Wednesday, December 12, 2012

Magma Madness and an Experiment Gone Bust (Literally)

Once a month in our homeschooling co-op (Home Scholars), we study a country. This month (actually tomorrow), we'll be getting together to honor Korea.  In preparation for our group study, we are doing at-home projects, then we'll share them tomorrow with the other homeschoolers and parents. When I decide on our at-home project, each time I try to incorporate our regular studies so that Maggie is able to give the new material meaning.  For example, we had recently been learning about islands.  I thought that in our study of Korea, we could expand on our at-home study of islands by delving into the fact that South Korea is surrounded by about 3,000 volcanic islands. Thus, I decided we'd do our study on volcanoes and the formation of islands. Here is what we did:

In our learning about volcanoes, we read Usborne Beginners: Volcanoes by Stephanie Turnbull ... 
... and Volcanoes: Mountains That Blow Their Tops by Nicholas Nirgiotis.  Both were informative and easy to follow.
For our project itself, we decided to put together a few things on a couple of "project boards."  We found this great volcano model at and put it together.  (It shows both the inside and outside of a volcano erupting.)
Here is our model, completed!
Then, we got this 'Volcano Mini Book' from, colored it, and put it together to add to our project.
We also got the following worksheet from, with the parts of a volcano labeled.
After we finished with those, we put it all together for the first half of our "project board."  (Looks great, Mags!)
In looking for a neat idea for the second half of our volcano project (besides the ol' baking soda and vinegar bit), I had come across this "Storm in a Tea Cup" idea at, which uses heated wax, under sand, to illustrate how volcanoes erupt under the earth's surface.  (The photo below is from that site.)  
I thought this was a great idea since we were learning about how volcanoes form islands from beneath the surface of the ocean floor and this experiment used sand and water to simulate that.  UNFORTUNATELY, I don't think the site gave very good instructions (like how to heat the glass), and the little glass mug she used seemed innocent enough that I should feel safe heating my big, heavy-duty glass jar, right?  Right?  WRONG.  Here's how our little experiment went ...

First, we got all of our supplies together:  a glass jar (again, which I thought was much more substantial than the glass mug pictured above), sand, a piece of wax (we chose red to simulate the color of magma), and water.  (Yes, Stephanie, that is a Scentsy square.  I know you are cringing that this is what we're using it for, but I warn you that it gets worse, so don't scroll down!)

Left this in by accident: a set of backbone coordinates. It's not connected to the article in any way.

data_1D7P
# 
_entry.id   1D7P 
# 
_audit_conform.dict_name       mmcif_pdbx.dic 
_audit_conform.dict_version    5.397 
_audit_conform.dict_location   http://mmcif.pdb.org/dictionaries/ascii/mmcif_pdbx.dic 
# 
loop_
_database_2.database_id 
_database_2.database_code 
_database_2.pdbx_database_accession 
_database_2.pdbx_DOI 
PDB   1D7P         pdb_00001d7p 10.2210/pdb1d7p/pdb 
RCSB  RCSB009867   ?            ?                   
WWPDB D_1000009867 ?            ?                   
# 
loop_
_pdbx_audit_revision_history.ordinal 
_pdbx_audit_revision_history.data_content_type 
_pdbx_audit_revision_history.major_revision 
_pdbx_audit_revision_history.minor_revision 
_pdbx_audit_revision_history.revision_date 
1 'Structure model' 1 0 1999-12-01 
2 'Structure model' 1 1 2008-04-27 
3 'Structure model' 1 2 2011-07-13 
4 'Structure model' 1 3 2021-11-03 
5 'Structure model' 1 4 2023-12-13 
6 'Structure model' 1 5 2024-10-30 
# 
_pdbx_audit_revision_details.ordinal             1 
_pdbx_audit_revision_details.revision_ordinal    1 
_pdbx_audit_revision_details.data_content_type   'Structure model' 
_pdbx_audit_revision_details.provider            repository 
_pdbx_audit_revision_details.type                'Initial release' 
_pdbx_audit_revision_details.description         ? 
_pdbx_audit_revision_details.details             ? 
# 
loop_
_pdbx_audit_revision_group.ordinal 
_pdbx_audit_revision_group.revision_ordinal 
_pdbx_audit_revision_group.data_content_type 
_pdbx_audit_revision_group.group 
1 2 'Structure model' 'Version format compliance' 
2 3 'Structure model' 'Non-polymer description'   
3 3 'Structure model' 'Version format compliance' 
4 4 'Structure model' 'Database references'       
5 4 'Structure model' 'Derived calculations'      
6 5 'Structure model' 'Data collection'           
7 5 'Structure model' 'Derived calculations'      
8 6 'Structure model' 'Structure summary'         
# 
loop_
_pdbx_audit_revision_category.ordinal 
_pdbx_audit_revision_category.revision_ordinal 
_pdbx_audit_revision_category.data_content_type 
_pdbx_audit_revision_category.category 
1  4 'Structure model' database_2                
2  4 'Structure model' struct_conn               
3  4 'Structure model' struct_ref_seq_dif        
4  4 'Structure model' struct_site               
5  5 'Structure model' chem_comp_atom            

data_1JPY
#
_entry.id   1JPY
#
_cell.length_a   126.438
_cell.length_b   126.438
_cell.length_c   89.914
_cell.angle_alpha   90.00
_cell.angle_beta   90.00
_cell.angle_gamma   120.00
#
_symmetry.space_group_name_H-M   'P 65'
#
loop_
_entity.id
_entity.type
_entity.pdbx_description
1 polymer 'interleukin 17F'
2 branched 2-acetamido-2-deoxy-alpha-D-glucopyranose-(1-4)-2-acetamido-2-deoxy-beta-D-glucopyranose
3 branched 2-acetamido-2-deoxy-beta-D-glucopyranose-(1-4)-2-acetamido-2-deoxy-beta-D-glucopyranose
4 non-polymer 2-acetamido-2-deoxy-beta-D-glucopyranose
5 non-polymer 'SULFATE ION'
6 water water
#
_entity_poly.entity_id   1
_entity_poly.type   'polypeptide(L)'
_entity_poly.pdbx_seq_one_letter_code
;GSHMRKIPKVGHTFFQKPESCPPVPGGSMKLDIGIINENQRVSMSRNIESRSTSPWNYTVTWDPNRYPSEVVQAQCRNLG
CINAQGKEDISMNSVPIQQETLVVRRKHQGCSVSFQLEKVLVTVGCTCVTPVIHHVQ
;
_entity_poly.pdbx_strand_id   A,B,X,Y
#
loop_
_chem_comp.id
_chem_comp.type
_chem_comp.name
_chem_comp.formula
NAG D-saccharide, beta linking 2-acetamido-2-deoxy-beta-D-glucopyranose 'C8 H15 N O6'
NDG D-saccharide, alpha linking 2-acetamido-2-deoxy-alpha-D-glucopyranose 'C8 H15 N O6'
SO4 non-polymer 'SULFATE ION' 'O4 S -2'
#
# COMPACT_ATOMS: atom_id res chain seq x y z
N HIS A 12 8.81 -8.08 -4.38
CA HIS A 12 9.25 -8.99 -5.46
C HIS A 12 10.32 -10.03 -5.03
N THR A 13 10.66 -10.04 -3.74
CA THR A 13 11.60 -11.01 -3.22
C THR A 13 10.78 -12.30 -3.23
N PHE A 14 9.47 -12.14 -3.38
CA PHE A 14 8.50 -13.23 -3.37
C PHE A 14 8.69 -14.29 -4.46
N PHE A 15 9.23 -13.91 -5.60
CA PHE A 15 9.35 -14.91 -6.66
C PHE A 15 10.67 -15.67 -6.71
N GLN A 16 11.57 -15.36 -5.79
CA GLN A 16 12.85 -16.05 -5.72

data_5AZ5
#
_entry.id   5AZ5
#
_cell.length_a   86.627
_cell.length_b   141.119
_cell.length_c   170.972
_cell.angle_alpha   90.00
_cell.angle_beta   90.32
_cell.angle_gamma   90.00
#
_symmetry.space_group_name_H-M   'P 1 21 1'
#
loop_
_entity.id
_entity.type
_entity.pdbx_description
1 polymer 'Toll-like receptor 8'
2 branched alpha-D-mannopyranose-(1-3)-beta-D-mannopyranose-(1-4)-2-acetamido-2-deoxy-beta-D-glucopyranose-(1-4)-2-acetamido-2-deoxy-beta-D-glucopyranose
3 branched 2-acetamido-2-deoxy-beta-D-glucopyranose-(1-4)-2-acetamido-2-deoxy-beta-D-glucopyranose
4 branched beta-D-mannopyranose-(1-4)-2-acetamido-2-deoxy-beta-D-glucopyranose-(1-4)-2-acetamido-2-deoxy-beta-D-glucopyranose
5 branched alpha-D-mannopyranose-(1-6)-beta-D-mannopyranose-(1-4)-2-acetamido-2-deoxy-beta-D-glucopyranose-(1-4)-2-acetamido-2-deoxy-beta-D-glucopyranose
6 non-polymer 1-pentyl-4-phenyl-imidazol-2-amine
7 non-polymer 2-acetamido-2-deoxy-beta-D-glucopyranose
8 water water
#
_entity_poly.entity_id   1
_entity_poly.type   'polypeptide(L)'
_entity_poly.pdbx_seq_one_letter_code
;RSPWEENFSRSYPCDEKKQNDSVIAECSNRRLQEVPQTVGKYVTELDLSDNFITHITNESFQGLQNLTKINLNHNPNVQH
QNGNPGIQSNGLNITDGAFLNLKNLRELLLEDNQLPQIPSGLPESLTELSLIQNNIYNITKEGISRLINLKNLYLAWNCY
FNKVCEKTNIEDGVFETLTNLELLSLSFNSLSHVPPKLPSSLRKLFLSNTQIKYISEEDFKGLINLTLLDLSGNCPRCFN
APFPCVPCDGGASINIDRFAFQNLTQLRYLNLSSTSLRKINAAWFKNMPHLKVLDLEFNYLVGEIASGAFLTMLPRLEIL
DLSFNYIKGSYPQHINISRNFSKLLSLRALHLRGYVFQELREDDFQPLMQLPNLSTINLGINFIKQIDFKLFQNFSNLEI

First, place your wax piece centered at the bottom of your jar, like Mags is doing here.
 Then, add enough sand to your jar just to cover your piece of wax and be level all around.
 Once your sand is in place, add water to your jar, until it is almost full.
 And to make it fun (and more ocean-like), we decided to add a little plastic fish!
 Ok!  Ready to heat!
 We then put the jar directly on the burner on medium-high heat (which I read on a different site for a similar experiment since this site was not clear on the heating instructions).  It wasn't long before the heat found openings in the sand (just like a volcano finds cracks in the earth's surface), as you can see in this picture, right near the fish's fin.  (That's a small bubble coming up.)
 And then, as we peacefully watched, KABOOM!!!!  There was a loud crack, a pop, a spark, and suddenly, water was pouring into the burner!  We both screamed and Mags ran out of the kitchen as I struggled to turn off the stove.  NOT COOL.  This is what our jar looked like after the explosion.  (Can I say how bummed I am to lose this great jar we have in our supplies?!)  And I don't even want to tell you what that poor fish look like when he hit the hot burner!  Poor fish.  RIP, little guy.  (Good thing I did this at home instead of trying it for the first time tomorrow at our Home Scholars meeting!  How embarrassing would that have been?!)
Needless to say, I was discouraged.  And frazzled.  And feeling really stupid.  And fortunate that it exploded at the bottom and didn't shatter in our faces.  So, after lots of cleaning up, I got back on the computer and found the instructions at to be much more specific and helpful.  (He suggests using a heat-proof glass beaker for this experiment.)  Next time, I will be better prepared.  In the meantime, I await the smell of burning sand to dissipate.  [sigh]  I guess that's all in a day of homeschooling!  

There was nothing else to do but start on our volcano craft, which I snagged from  For the same, we crinkled up some brown construction paper, then rolled it into a cone shape before adhering it onto some cardboard, to make our volcano, below.  Then, we cut out scraps of yellow, red, and orange tissue paper and started to glue them to the top of our volcano's opening.
 We then added a cotton ball to that, and spread it thinly to simulate smoke.
 To add some pizzazz, we wrapped a flickering LED tealight with our tissue paper ...
 ... then stuck it on top of our volcano to make it look like it was smoldering!  (Maggie was quite proud of it!)
We added a couple of our plastic trees and animals to make a scene, and the second half of our project for tomorrow's presentation was complete!
See you again tomorrow with all things Korea!  :)


  1. Oh no! WOw :( I had a similar experience awhile back. I poured cold water into a hot glass pan in the oven...exploded. Yeah, tissue paper volcano much safer! :)

  2. These are great resources! Thank you for sharing!

  3. Thank you for putting this together with all the links! I was just looking to do volcanos next week in school with my kids.